“He’s a big a part of the future so I guess it’s about protecting an investment already made and making sure the club has a franchise player for a long period of time,” said Gould.
Keeping him for the future has become even more important due to the uncertain future of halves partner Matt Moylan. A leader on the field is required, as is someone who is able to run the plays in Moylan’s absence. Moylan’s potential replacement for next season, Tyrone May, could form an exciting halves partnership with Clearly for 2018.
Coach Anthony Griffin rates Dylan Edwards as ‘one of the hardest trainers and most dedicated kids’ he has come across at the Panthers. He’s another graduate of the Penrith development system, having come over to the club in 2013. In 2015 and 2016 he played for the under-20s at fullback and then went on to make his first-grade debut midway through last season.
The versatile youngster moved into the fullback role for the majority of this season after Moylan went to stand-off. The results have been highly encouraging, his heavy work rate earning an average of 180 metres per game and nine line breaks to go with five try assists. He makes, on average, less than one missed tackle, and is calm under the high ball, with little errors in his game so far.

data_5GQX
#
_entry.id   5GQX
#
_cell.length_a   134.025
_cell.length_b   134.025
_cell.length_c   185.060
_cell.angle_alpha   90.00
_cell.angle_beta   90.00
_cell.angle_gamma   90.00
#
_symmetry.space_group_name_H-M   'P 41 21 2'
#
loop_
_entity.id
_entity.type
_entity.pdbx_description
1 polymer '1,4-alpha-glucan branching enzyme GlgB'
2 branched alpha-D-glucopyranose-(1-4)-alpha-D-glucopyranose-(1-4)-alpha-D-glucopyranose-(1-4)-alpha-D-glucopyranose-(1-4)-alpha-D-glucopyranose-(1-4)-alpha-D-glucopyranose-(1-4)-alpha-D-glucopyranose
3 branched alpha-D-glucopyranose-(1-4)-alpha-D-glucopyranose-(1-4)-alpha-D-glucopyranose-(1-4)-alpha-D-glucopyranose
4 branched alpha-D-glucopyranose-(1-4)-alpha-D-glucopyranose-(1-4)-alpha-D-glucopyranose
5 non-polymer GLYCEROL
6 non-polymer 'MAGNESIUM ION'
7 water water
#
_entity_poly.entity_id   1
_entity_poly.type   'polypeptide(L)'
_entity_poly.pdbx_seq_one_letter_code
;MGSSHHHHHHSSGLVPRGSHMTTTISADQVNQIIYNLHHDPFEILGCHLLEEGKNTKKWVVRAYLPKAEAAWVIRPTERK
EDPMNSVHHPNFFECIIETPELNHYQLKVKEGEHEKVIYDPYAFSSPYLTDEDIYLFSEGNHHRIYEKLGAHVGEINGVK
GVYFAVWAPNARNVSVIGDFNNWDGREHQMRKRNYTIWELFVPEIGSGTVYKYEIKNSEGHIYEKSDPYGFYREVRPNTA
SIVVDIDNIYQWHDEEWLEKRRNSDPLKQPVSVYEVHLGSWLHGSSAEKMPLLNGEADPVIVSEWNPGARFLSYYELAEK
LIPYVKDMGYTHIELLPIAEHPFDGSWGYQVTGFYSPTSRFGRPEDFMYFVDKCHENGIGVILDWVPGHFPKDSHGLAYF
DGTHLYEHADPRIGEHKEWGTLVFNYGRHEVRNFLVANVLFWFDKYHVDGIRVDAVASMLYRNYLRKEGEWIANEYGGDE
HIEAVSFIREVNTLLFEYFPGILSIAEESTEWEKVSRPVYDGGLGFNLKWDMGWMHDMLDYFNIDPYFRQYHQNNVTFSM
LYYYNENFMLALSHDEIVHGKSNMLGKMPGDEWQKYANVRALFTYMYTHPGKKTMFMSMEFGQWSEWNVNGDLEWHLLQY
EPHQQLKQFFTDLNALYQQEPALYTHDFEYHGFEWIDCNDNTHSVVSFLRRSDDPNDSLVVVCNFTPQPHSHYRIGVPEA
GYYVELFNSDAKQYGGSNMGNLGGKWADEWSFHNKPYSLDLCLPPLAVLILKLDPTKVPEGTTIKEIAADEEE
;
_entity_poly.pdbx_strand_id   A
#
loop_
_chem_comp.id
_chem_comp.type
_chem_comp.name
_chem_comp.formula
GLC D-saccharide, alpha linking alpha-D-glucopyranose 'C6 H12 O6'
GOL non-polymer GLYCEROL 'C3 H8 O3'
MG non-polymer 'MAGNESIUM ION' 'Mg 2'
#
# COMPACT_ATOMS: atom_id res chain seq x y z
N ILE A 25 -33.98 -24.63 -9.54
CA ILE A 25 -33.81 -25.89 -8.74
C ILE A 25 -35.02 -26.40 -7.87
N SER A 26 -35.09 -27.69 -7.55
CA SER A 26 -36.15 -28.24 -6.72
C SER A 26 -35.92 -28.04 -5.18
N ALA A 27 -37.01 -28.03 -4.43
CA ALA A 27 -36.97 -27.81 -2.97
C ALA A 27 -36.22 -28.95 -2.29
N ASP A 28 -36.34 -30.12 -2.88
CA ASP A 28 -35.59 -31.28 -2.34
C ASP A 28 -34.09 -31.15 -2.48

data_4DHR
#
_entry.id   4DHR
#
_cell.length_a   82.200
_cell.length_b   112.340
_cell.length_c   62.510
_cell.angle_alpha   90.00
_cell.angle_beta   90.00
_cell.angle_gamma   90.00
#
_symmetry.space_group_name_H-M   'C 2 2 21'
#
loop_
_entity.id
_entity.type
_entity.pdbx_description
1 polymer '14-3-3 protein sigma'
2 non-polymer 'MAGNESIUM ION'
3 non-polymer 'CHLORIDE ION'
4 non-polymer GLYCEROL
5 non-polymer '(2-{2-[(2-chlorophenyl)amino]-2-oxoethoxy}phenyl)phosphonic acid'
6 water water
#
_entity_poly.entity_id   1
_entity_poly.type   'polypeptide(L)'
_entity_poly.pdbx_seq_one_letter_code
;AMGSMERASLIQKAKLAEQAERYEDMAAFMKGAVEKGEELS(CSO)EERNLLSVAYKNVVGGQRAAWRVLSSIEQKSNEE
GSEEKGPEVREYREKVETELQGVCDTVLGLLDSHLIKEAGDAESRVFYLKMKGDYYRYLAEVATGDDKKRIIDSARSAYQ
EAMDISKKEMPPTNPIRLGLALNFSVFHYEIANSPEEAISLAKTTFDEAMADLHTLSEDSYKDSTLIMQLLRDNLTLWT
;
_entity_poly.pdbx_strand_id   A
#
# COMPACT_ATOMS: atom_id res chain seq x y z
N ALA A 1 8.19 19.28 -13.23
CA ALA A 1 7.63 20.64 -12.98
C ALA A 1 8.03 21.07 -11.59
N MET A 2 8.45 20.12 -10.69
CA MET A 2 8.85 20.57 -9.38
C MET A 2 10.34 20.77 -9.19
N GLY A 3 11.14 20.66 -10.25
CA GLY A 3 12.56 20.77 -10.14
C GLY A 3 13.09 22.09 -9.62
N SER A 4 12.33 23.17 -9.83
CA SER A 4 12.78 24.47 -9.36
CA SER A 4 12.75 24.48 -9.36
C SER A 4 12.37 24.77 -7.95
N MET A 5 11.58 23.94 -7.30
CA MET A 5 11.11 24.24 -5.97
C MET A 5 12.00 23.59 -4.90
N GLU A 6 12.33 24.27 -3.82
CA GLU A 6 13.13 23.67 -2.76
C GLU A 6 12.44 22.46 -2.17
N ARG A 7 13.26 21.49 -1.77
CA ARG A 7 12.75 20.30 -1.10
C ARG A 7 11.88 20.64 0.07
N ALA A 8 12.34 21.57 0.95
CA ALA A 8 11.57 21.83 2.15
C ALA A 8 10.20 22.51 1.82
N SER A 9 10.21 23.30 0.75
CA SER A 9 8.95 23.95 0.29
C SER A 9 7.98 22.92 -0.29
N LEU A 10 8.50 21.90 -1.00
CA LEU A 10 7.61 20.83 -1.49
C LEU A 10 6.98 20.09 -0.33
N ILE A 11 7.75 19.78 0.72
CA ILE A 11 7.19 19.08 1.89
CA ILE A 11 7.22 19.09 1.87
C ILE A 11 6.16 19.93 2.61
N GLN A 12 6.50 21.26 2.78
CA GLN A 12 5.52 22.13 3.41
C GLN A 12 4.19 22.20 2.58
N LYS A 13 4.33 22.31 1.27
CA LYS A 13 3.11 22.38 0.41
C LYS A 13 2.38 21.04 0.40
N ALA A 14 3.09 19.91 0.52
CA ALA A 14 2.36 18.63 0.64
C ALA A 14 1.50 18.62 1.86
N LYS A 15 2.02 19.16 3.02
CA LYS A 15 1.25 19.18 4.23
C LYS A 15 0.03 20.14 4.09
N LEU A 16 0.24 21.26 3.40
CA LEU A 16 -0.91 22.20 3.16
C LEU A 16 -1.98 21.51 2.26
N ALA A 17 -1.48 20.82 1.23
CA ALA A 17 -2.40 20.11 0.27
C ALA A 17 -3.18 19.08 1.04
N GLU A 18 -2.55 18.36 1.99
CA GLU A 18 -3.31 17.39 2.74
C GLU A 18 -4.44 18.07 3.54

Edwards is contracted till the end of the 2018 season and the Panthers are looking to re-sign him for beyond that period after becoming a key figure in a short period of time. Moylan’s potential defection for next season could leave the fullback position to be claimed by Edwards. Such is his commitment and dedication to his football, that a grade two medial tear in his knee, that he suffered in round 25 against the Dragons, did not stop him from turning out for the Panthers against Manly in his first finals match.
21-year-old Tyrone May completes the trio in the backs after making his way up from playing junior football in Penrith District Rugby League and for the Panthers Holden Cup side through 2015 and 2016.
His work ethic is described as being “insane” and his form on the field has been exciting since he made his debut in round 19 against the Warriors. While he’s only played eight games, the Panthers have gotten a glimpse of things to come as he has been very busy since replacing Moylan at five-eighth.